Consider not sharing these LinkedIn tasks with your team. 

  • 100% of your outbound messages: While delegating your inbox to your team is allowable in a narrow set of circumstances, never delegate all of your outreach to a teammate. Not only can this practice create information gaps that undermine your effectiveness, but it also lacks honesty and transparency. People expect to be interacting with you when they reach out, so anything else can undermine trust. 

  • Personal engagement: Company engagement is in general much easier to delegate than your personal engagement on LinkedIn. While having a team member post approved content can be helpful, I recommend reserving engagement from your profile as a task you fully own. No one knows your relationships better than you do. 

  • Complete profile narrative: Be wary of team members or consultants writing your entire profile without your hands-on involvement. When I work with clients through The Profile Transformer™,  we have an interview and multiple rounds of approval before launching so I know everything I craft for a client’s profile represents him or her well. An inaccurate or inauthentic profile can quickly damage your reputation. 

Best practices to adopt. 

  • Regular communication: Delegating tasks to your team is not a “set it and forget” solution. The best LinkedIn team setup still involves regular communication. If your team is managing aspects of your personal LinkedIn presence, staying in the loop is even more important. You should continue to be aware of and involved in everything that’s happening on LinkedIn on your behalf.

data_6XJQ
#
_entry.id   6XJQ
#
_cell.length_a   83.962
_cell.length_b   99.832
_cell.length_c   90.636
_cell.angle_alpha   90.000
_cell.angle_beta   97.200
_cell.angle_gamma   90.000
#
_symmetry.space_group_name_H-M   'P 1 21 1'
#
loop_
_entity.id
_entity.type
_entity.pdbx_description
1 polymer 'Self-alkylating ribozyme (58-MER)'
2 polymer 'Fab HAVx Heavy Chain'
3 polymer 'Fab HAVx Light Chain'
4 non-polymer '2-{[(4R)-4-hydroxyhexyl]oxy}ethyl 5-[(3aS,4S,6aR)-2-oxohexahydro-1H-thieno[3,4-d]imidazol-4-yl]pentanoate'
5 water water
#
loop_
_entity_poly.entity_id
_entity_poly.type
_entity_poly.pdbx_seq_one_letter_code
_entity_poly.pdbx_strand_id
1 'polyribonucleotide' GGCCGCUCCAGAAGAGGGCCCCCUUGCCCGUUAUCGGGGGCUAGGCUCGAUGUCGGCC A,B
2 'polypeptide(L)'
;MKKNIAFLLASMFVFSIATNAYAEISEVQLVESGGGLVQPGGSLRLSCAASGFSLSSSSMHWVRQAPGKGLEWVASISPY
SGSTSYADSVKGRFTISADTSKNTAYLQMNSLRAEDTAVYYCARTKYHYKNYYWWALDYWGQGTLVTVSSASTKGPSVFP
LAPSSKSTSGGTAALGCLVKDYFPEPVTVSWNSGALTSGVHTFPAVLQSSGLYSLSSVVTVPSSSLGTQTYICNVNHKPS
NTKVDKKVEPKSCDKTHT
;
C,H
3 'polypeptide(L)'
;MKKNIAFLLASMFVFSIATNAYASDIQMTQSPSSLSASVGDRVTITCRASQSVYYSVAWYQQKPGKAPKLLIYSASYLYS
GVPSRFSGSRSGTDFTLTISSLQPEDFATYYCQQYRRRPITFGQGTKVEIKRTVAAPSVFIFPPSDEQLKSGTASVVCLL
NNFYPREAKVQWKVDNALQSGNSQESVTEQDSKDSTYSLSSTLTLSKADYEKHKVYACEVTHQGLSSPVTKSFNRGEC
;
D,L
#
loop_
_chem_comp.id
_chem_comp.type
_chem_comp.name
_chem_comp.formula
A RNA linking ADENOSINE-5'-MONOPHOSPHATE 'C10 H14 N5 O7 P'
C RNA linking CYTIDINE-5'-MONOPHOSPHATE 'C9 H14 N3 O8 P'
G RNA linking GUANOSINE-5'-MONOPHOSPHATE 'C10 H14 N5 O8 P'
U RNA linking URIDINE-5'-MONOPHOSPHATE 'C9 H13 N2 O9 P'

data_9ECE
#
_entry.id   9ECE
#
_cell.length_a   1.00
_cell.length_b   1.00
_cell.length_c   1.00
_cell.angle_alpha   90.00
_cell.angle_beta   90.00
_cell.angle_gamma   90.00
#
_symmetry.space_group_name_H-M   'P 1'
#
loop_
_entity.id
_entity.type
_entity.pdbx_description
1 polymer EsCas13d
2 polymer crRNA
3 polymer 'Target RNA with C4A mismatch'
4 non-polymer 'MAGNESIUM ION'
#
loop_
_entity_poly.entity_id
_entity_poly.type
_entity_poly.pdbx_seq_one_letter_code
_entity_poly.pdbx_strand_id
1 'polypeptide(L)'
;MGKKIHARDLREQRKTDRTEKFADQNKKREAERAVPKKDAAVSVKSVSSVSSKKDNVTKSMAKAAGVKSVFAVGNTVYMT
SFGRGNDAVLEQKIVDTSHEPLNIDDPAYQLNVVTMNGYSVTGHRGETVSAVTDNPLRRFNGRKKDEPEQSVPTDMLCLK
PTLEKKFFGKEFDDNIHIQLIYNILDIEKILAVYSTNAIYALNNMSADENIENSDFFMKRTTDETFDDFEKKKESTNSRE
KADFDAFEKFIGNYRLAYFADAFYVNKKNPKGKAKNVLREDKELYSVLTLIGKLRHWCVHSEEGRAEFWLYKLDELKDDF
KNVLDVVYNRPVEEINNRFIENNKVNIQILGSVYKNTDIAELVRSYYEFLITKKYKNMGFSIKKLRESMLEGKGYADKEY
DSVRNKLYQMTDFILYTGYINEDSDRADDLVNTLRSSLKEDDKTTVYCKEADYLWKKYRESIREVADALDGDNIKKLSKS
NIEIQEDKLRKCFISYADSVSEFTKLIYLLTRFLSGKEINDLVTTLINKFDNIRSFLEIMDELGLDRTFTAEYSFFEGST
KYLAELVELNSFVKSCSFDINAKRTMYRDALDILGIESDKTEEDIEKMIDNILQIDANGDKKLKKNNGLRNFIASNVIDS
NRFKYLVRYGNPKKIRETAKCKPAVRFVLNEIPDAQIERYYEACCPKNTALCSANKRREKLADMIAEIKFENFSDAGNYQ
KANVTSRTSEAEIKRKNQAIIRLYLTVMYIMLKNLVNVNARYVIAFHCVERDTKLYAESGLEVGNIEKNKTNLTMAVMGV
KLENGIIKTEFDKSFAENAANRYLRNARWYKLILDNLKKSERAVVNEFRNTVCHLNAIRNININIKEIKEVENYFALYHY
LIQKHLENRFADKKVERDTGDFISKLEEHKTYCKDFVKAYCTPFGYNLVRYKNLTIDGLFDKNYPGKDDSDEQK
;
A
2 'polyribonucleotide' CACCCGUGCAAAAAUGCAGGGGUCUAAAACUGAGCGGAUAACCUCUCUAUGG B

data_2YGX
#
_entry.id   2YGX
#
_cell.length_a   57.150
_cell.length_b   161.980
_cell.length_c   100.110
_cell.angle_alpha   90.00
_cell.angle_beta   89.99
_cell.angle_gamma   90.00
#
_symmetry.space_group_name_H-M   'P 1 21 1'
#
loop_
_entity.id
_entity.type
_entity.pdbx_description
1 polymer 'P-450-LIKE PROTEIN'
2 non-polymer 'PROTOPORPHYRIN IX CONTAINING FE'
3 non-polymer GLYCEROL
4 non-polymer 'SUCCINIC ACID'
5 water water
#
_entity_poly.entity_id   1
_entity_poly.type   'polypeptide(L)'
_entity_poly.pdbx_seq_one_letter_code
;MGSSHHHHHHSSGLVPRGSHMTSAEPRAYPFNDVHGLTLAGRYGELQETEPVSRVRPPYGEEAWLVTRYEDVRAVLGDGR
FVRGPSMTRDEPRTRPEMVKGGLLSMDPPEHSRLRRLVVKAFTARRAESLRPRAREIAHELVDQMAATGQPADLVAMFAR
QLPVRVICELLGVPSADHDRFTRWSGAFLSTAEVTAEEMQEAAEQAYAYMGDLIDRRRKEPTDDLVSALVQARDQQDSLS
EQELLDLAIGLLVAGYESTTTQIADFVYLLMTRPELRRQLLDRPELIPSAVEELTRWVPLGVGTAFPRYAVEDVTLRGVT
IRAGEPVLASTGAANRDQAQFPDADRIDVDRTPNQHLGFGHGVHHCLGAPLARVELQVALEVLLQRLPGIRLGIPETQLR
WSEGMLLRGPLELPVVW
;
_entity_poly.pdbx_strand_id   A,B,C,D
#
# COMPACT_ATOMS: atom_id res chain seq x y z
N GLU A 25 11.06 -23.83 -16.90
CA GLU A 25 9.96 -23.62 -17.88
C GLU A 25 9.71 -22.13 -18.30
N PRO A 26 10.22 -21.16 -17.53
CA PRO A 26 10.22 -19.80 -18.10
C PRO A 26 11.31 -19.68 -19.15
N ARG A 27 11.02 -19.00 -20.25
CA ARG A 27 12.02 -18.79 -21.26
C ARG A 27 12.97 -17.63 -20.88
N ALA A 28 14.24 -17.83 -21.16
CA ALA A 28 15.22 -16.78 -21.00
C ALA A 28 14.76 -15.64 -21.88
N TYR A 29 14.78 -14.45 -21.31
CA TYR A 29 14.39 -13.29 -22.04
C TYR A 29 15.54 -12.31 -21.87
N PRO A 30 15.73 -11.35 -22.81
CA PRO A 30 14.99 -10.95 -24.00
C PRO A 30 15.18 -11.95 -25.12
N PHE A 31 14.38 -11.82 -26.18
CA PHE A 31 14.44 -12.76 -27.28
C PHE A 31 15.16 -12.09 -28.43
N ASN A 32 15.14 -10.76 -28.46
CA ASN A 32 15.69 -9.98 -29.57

• Company page guidelines: It’s worth taking the time upfront to set expectations and guidelines with your team about what, when, and how often to post from or update your company page. For example, you might consider creating a general post format to follow, a weekly or monthly content calendar, and even a brand voice handbook for your team. These steps will all help to create consistency and ensure that your company page sounds and looks like your brand, rather than a disparate group of people. 

  • Honesty & integrity: Before delegating a LinkedIn task to your team, always consider how to maintain your honesty and integrity in the process. Trust takes time to build, but it can be eroded quickly, so avoid the temptation to use a half-baked team LinkedIn strategy without considering the implications. 

Involving your team in LinkedIn in the right ways can improve your presence and accessibility on the platform. I have trained dozens of leader-associate pairs on how to implement systems around LinkedIn delegation that support, rather than inhibit, their goals. Be thoughtful about when to delegate and when to reserve tasks for your own personal LinkedIn time. 

If you’re looking to improve your use of LinkedIn and see a greater impact, consider signing up for my Key Pillars to Using LinkedIn the Right Way Training. In only 20 minutes, I’ll help you access the right people and gain clarity about who should be in your LinkedIn network. You can get access to the training at this link.